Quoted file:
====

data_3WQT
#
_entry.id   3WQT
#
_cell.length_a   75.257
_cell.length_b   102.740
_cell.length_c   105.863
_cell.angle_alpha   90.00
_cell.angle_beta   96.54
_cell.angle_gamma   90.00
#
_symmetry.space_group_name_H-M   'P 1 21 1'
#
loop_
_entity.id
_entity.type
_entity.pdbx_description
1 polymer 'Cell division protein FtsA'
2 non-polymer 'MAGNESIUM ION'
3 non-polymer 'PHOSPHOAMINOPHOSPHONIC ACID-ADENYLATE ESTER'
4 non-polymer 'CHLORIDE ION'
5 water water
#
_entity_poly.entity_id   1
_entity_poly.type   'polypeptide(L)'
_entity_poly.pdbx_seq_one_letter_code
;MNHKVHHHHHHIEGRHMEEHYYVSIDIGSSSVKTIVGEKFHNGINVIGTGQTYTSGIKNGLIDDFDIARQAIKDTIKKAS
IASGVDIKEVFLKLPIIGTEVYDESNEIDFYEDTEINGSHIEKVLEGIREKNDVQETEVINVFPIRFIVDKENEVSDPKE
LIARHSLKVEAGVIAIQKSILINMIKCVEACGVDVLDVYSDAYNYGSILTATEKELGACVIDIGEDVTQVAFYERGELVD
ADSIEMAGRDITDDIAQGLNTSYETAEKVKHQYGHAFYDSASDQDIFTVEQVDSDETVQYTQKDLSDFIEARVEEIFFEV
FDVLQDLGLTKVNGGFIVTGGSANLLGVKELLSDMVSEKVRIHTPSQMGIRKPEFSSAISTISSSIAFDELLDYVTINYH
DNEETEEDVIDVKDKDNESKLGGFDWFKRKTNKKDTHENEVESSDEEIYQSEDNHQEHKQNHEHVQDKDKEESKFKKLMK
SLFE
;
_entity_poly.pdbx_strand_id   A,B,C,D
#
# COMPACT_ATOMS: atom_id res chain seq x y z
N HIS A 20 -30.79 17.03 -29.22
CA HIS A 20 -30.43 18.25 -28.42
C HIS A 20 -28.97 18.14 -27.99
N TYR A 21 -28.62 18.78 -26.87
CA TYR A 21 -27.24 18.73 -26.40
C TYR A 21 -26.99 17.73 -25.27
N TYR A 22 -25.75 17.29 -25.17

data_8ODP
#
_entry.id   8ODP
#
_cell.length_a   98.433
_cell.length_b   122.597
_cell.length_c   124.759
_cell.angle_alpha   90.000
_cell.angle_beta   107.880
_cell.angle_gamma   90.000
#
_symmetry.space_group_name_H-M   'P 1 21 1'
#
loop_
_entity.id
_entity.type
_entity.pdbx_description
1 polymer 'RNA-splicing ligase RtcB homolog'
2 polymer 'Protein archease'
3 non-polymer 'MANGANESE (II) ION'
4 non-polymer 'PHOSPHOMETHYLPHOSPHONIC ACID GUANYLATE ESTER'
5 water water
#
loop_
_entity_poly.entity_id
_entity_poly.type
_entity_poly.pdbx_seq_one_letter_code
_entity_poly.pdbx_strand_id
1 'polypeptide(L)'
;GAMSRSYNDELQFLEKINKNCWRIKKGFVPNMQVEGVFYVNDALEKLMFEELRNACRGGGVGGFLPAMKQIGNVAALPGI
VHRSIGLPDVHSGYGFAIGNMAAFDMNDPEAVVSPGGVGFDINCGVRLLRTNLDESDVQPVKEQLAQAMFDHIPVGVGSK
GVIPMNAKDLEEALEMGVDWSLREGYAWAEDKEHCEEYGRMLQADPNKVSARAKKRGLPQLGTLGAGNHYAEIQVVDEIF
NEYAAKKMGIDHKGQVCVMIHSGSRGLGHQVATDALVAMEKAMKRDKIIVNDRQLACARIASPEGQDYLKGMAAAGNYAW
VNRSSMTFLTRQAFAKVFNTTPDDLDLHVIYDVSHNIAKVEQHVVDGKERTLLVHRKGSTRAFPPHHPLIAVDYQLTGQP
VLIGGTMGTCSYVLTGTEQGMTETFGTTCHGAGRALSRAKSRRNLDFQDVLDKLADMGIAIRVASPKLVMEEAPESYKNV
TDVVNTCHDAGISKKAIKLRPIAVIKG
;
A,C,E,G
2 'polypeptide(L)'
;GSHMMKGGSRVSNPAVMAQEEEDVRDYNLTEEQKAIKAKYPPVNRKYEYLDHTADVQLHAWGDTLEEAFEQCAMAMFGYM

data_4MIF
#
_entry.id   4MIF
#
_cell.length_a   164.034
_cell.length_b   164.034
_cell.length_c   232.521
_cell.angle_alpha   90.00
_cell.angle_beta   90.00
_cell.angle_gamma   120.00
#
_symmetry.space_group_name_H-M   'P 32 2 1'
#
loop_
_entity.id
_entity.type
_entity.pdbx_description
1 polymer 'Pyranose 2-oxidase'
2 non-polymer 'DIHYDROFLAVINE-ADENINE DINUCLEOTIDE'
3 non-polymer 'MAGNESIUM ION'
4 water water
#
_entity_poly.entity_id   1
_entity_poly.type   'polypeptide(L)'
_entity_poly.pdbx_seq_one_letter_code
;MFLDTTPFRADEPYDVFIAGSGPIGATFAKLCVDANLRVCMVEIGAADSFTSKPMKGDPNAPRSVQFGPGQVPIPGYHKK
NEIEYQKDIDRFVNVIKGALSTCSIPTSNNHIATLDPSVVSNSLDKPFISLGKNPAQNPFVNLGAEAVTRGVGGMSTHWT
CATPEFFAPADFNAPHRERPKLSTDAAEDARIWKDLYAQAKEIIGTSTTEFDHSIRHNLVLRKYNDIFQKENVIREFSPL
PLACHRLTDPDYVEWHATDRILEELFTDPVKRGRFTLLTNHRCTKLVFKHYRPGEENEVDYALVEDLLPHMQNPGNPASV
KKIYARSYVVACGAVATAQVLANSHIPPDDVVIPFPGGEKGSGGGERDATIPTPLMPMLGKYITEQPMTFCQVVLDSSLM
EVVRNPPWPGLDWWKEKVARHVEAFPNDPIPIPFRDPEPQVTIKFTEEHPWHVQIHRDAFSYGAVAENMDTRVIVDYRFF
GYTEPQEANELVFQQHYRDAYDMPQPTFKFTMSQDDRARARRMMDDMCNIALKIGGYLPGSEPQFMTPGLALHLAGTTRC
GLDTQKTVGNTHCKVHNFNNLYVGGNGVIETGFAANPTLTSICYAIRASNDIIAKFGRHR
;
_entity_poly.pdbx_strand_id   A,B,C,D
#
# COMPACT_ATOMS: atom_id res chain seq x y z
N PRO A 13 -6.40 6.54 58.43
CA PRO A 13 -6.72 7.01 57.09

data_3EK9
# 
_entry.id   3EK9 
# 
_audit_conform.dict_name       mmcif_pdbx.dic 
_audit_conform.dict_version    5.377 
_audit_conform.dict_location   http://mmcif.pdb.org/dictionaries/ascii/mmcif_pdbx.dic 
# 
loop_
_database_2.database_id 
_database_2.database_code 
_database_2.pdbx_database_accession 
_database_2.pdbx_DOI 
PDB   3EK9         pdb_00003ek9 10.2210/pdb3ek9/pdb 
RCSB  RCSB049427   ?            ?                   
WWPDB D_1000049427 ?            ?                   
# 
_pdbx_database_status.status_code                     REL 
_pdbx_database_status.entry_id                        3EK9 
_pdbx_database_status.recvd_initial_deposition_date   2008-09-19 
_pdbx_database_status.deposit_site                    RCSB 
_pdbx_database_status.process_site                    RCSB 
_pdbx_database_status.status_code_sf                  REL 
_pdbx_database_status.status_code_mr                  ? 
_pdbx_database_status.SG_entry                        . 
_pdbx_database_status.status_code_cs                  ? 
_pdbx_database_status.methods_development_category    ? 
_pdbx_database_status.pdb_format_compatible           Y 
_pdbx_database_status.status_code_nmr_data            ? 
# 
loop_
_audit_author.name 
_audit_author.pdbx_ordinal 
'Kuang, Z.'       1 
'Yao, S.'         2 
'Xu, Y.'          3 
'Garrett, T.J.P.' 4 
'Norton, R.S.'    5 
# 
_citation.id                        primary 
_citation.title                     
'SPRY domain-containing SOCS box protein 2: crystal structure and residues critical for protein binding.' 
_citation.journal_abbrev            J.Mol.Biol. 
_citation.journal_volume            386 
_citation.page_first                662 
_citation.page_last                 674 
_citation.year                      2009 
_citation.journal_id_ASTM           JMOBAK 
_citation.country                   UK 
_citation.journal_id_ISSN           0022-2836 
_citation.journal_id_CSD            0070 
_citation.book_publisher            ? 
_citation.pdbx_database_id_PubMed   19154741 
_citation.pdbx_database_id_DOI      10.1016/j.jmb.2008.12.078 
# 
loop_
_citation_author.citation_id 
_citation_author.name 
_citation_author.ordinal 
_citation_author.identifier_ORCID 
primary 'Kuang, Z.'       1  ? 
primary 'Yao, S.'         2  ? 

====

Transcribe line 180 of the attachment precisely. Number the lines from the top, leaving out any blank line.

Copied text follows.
_citation_author.citation_id 